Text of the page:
By Adam Sege, Rosemary Regina Sobol, Jeremy Gorner and Michelle Manchir
12:50 PM CDT, June 3, 2014
Police call it Terror Town, a 2-block by 4-block patch of South Shore where apparent gang conflicts have erupted into three mass shootings in a little over two years.
The latest occurred Monday evening when a gunman walked up to a strip mall on East 79th Street and fired into a crowd, wounding six people, including two boys ages 14 and 16. All are expected to survive.
Police have made no arrests but they are looking into whether the boys, the youngest victims of the shooting, may have been the targets. They are believed to be members of a Gangster Disciples faction that has been feuding with a faction of the Black P Stones. Police consider their rivalry among the most violent in the city.
There have been two other mass shootings in that area since February of 2012, and gangs are believed to have been at the heart of both.
On Feb. 19, 2012, a gunman fired into a crowd standing in front of a liquor store at 79th Street and Essex Avenue -- about two blocks from Monday's shooting -- killing two people and wounding five others. Six months later, eight people were wounded in a shooting near the same corner.
Terror Town lies in the South Chicago police district. According to department statistics, the district had 59 shootings through May of this year compared to 37 during the first five months of 2013, an increase of 59 percent.
"I think I'm habituated to it all," said Tamara Moore. "I'm desensitized."
The 31-year-old law student moved out of the city three years ago but returned Monday with a car of dirty clothes for an outing to the laundromat in the strip mall with her younger brother. They had been running late or they would have arrived around the time of the shooting.
"It's not even rage anymore," she said as police rolled out crime scene tape. "It's sadness."
The shooting happened about 8:05 p.m. in the 2600 block of East 79th Street, authorities said. Surveillance video shows the shooter walking up and firing a handgun into a crowd of people, shattering the glass window of a coin laundry, police said.
The 14-year-old boy was hit in the leg and taken to Comer Children's Hospital, authorities said. A 16-year-old boy was also shot in the leg and was taken to Advocate Christ Medical Center in Oak Lawn.
Three men, ages 41, 42 and 52, suffered wounds to the elbow, arm and leg. A 27-year-old woman was shot in the leg. A 25-year-old woman injured her toe while running away, police said.
The injured adults were treated at South Shore Hospital, Jackson Park Hospital, Northwestern Memorial Hospital and John H. Stroger, Jr. Hospital of Cook County. Four of the injured, including both boys, were transported in serious-to-critical condition. Three were in fair-to-serious condition. Police said later that the conditions of all seven were stabilized.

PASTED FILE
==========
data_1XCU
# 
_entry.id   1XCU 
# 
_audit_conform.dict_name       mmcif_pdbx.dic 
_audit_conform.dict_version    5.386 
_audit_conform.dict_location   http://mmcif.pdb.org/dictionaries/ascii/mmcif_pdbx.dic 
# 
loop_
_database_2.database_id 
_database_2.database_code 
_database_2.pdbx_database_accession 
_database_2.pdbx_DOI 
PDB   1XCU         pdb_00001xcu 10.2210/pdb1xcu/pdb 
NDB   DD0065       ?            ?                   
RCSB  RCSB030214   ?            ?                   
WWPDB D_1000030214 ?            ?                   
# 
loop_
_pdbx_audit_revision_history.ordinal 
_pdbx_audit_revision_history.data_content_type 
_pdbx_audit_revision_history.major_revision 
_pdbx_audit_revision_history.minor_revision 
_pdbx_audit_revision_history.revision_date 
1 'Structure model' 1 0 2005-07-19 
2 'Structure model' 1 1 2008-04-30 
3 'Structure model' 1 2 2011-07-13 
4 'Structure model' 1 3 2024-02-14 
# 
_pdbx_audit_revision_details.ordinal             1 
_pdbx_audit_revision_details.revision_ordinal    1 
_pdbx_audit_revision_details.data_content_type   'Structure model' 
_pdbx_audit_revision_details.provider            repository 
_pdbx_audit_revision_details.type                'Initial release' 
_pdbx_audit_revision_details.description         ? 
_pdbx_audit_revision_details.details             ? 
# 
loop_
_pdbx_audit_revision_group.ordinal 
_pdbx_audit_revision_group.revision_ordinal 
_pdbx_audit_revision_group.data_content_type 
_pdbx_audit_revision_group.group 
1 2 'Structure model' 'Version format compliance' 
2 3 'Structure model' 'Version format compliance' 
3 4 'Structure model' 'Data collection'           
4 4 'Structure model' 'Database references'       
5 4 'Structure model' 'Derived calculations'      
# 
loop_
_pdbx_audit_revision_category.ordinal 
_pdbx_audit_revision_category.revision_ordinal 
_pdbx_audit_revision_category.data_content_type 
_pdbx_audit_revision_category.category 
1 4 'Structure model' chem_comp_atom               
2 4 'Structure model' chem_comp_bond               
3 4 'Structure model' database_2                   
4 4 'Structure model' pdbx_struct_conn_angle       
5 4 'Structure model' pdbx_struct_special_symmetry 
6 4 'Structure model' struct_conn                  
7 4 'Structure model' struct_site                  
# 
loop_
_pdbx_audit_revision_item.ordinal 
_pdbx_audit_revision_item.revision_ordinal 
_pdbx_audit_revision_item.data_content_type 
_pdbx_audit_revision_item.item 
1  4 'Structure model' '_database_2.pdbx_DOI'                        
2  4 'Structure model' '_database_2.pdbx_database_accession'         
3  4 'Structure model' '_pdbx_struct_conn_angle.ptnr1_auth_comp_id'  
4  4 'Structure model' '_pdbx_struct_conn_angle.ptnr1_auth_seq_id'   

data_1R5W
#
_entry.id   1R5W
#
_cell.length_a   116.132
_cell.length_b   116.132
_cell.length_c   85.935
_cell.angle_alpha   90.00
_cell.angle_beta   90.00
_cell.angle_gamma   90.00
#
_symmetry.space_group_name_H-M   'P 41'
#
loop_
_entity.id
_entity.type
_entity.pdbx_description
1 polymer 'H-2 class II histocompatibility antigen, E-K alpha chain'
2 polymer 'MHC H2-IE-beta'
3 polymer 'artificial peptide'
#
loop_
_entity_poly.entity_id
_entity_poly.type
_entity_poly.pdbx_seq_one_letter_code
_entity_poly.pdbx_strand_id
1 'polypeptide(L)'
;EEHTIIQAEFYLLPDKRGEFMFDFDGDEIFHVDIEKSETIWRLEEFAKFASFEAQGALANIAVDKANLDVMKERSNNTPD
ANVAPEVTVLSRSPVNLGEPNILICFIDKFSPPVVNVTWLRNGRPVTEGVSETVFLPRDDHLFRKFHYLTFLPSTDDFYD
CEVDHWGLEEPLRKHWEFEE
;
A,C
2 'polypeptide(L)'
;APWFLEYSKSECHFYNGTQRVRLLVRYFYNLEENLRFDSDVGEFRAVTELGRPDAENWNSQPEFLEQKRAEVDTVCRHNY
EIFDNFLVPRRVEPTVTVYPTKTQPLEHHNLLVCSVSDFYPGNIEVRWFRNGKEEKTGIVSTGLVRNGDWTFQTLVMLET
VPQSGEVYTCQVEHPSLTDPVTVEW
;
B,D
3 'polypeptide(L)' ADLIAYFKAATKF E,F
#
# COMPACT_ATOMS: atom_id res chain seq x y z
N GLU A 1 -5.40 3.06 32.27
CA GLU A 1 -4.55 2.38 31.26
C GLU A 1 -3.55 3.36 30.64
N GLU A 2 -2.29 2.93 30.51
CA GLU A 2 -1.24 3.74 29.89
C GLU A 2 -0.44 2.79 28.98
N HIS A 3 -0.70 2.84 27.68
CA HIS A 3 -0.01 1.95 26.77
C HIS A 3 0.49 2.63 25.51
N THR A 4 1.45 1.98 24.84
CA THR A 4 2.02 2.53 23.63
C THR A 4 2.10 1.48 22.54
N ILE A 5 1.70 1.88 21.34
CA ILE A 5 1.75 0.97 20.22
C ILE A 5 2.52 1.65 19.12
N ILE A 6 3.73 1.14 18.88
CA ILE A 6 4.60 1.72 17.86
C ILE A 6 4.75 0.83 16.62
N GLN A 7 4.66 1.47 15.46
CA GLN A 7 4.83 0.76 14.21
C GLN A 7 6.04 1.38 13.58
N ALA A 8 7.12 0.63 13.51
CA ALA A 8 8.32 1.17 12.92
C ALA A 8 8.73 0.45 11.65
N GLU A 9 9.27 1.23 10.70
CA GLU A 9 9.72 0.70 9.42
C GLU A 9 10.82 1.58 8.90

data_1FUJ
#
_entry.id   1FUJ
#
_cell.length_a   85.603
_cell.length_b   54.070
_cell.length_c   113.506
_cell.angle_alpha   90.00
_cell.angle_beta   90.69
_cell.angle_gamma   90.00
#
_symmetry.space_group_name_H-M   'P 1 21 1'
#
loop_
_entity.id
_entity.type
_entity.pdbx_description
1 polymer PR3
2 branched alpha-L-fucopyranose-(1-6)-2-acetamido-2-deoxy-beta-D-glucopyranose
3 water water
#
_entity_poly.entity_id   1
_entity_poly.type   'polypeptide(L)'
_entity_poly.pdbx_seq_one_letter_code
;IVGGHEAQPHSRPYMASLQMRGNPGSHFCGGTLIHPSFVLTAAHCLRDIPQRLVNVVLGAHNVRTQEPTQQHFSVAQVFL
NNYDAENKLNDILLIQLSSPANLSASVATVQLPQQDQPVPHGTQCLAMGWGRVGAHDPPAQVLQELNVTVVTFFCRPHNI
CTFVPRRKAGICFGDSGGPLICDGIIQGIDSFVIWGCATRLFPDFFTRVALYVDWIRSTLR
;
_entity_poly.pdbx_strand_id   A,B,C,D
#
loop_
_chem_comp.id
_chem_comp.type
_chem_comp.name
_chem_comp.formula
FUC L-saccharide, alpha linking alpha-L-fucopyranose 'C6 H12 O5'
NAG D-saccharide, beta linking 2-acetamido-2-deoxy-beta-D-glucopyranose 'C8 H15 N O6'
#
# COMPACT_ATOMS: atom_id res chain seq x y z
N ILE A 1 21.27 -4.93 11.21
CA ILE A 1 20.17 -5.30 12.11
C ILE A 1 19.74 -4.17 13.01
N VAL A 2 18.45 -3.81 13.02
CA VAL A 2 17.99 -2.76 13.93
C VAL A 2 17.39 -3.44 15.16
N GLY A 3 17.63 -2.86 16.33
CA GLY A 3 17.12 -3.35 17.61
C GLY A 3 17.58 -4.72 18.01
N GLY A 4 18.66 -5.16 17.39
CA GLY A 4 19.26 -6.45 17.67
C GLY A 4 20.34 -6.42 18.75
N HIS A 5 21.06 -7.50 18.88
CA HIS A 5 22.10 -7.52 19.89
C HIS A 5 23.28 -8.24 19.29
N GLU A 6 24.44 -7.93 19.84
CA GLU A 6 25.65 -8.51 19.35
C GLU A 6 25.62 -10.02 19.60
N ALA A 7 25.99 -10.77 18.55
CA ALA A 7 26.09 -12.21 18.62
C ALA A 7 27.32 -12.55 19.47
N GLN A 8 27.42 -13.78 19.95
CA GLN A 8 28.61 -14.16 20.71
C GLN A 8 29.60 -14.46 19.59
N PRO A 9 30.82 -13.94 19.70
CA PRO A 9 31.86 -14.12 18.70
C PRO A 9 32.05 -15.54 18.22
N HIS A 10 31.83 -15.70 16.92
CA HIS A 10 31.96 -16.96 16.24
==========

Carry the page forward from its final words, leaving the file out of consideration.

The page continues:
Police remained outside the laundromat for several hours, blocking 79th Street with yellow tape and directing neighborhood residents around the crime scene.
For Tamesha Ginn, a lifelong South Shore resident who heard the gunfire from her porch, the shooting reflected changes her neighborhood has gone through in the years since her childhood.
"I just wish it could go back to how the neighborhood used to be," said Ginn, a 32-year-old property manager. "It wasn't like this."
The neighborhood wasn't completely free from violence when she grew up, but parents let their children walk to the corner store and jump double dutch without fear they would be caught in crossfire, Ginn said.
"Our kids can't do that," she said. "We can't even go to the laundromat. It's heartbreaking to see things like this."
As Ginn stood near the crime scene with her cousin, Moore, neighbor Alisha Morris walked by. As the three discussed the shooting, Morris, a 27-year-old who had graduated from nursing school a day earlier, said violence had reached the point where she would welcome the National Guard.
Moore disagreed but she said policing strategies weren't working. "We need a whole lot more than foot patrols," she said.
Police sources said the area of Monday's shooting occurred in one of the city’s top 12 gang conflict zones designated by the department. When these zones are identified, the department sends additional resources into those areas to combat gang violence and other illegal activity.
At a press conference Tuesday morning at Chicago police headquarters, Police Supt. Garry McCarthy said Monday's shooting "fits that pattern that we’re accustomed to seeing” in gang violence, though he cautioned that police are still investigating.
“Many times these things are tied around gang turfs and people being from rival gang factions,” McCarthy told reporters. “We’ve seen it time and time again, so that’s what we’re looking at right now. But we’re not positive. For all we know this could be a fight over a girl.”
While police have surveillance video from area businesses and what McCarthy called a “sterile” description of a shooter, no arrests have been made.
When asked about the many gang conflicts in the police district and how his department will respond, McCarthy said police will do “the same things that we’ve been doing.”
“There’s no magic formula here. It’s hard work and it’s intelligence-based, getting in between these conflicts and preventing the next shooting,” he said.
McCarthy said a police audit of gangs identified 59 in the city with more than 650 factions on the South, West and North sides.
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